October 5, 2012 - U.S. Army Spc. Patrick Serna is a 23-year-old
native of Corcoran, Calif., who is serving in eastern Afghanistan
with B Battery 4th Battalion, 319th Airborne Field Artillery
Regiment, Task Force 173rd Airborne Brigade Combat Team,
headquartered out of Bamberg, Germany. Serna enlisted as a cannon
crewmember in 2011 and is on his first deployment to Afghanistan
with the 173rd. Photo by Army Sgt. Michael
LOGAR PROVINCE, Afghanistan (10/19/201) – The reasons people join
the military are often as varied as the individuals that are
joining. For U.S. Army Spc. Patrick Serna, a machine gunner for B
Battery, 4th Battalion, 319th Airborne Field Artillery Regiment,
Task Force 173rd Airborne Brigade Combat Team, there was only one
reason he left his hometown, his son, Mason.
“He's my main
reason for joining the Army,” said Serna, a native of Corcoran,
Calif. “I knew that if I could join, I could pay bills, go to
college and I'll be able to support him in the long run.”
When Serna, 23, walked into the recruiter's office to pick a
military occupational specialty, what the Army calls their jobs, he
was already leaning toward a job in combat arms.
“I had that
mindset that ‘I need to go to the Army, be crazy and fight the war,'
but, there were no infantry spots open,” he said. “So I picked this
MOS because they shoot cannons and it sounds fun.”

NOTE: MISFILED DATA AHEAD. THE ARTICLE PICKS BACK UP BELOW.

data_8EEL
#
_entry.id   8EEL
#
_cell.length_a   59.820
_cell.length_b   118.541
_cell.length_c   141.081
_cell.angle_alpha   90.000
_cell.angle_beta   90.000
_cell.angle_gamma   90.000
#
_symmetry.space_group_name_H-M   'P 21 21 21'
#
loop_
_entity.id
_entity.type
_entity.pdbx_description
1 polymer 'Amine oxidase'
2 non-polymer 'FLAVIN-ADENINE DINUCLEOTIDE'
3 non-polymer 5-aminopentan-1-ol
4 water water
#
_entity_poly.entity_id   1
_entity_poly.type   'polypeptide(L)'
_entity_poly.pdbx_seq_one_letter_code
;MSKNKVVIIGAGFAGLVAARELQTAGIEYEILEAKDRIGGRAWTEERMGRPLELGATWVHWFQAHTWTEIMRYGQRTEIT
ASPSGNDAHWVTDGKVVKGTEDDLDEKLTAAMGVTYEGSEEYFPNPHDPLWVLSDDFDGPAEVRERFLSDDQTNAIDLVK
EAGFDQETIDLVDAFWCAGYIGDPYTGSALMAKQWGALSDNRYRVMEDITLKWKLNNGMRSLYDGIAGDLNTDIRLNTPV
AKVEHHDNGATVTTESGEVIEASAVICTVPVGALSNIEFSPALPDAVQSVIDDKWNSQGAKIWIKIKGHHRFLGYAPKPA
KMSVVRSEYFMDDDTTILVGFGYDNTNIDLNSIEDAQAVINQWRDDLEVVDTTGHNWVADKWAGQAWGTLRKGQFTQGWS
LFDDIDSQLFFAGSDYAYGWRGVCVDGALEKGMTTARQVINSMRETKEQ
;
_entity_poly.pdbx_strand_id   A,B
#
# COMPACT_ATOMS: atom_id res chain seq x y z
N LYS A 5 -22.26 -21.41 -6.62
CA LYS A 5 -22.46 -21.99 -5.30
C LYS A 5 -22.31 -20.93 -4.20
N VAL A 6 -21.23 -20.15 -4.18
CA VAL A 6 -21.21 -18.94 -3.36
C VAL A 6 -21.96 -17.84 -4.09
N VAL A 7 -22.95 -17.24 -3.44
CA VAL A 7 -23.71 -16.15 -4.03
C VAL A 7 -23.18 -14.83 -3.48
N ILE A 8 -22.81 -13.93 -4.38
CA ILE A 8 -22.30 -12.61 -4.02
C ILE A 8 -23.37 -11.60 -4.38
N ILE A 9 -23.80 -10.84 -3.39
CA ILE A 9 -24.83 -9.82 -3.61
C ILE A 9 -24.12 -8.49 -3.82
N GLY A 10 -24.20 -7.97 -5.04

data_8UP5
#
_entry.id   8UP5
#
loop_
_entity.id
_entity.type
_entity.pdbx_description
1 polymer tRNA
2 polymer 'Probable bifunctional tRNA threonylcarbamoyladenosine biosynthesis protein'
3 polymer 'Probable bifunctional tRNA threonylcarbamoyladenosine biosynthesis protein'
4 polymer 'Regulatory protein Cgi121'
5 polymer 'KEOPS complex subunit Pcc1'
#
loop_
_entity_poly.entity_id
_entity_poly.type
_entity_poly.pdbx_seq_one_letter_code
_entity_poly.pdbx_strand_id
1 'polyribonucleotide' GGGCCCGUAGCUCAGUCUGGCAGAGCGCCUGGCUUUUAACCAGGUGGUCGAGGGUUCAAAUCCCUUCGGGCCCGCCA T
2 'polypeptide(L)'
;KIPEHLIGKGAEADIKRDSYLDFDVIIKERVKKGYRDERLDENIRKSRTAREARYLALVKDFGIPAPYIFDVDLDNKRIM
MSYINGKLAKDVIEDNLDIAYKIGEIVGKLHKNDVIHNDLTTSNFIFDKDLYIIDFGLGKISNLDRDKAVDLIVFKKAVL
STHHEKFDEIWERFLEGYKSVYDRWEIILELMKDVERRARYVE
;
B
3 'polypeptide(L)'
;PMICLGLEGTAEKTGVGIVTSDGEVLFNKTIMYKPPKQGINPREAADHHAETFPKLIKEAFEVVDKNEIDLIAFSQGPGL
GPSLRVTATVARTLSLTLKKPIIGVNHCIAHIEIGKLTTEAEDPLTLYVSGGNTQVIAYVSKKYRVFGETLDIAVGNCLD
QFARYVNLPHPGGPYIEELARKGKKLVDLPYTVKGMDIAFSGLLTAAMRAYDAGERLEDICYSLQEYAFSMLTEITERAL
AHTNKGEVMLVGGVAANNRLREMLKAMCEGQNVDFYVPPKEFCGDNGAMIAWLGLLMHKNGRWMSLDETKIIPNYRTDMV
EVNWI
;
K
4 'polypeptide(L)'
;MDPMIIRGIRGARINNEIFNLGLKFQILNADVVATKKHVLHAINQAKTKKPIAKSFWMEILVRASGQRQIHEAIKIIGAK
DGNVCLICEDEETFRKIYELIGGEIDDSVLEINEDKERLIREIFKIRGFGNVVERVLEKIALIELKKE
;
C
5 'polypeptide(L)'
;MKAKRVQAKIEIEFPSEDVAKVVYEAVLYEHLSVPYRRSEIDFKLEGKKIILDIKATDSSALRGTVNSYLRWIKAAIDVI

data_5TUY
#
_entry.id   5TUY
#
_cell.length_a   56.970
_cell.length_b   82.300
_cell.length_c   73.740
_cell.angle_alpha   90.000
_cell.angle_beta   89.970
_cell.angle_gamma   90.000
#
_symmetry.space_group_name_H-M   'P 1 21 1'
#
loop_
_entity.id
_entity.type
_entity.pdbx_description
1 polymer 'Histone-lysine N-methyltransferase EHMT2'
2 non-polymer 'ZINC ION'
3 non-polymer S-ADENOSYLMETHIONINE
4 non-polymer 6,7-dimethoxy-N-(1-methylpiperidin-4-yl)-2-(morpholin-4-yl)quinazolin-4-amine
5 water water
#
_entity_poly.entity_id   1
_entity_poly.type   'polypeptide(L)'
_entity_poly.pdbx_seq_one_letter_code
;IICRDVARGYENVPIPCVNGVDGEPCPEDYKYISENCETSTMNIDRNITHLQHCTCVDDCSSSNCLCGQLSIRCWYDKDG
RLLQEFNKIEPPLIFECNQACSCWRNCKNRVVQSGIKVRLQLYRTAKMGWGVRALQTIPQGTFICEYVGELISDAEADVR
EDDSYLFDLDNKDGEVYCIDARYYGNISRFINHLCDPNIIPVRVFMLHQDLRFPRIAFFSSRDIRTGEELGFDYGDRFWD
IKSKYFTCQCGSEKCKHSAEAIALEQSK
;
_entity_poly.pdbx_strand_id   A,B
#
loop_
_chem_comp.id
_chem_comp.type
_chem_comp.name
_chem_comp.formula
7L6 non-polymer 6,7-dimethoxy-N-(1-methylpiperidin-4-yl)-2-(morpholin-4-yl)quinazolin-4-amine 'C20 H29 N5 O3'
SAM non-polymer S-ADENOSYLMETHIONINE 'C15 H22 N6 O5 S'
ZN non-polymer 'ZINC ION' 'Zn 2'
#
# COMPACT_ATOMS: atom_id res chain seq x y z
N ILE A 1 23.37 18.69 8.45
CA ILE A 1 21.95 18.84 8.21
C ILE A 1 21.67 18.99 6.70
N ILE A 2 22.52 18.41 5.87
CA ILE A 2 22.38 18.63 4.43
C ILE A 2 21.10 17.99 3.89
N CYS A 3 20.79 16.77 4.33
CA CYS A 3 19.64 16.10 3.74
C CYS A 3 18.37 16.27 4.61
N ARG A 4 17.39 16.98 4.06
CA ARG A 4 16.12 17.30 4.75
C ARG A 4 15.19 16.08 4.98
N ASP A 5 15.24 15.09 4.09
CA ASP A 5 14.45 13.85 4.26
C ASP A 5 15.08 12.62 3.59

cannon crewmember, Serna originally learned to be part of a team in
charge of firing the battalion's large artillery pieces. However,
here B Battery is in the role of a maneuver unit and he finds
himself patrolling the mountains of Afghanistan's Wardak province,
with the nearly 30 pound M240B machine gun in hand.
“'Embrace the suck' as they always say, but I'll do what I have to
for all our guys to get back,” he said.
No matter what he's doing, Serna continues to enjoy it.
“I want to excel as much as I can in the Army and get
what I can get out of it,” he said. “My recruiter told me,
‘If you're going to be combat arms, make sure you go to
college,' so I'm going to do as much college as I can.”
Growing up, Serna moved up and down the west coast, so
he's no stranger to being in a new location. But being so
far from home, and especially his son, makes life in
Afghanistan a little more difficult.
“It sucks being
away from him now, but in the long run it will be better for
us,” he said.
When he returns to Bamberg, Germany,
the home of B Battery, Serna plans on reenlisting in the
Army. He hopes to end up somewhere closer to home, but even
if not, he plans on continuing his military career as a
“Probably my favorite thing about the
Army is doing things you can't just do back home,” he said.
“You can't jump out of planes anywhere else for free.”
By Army Sgt. Michael Sword
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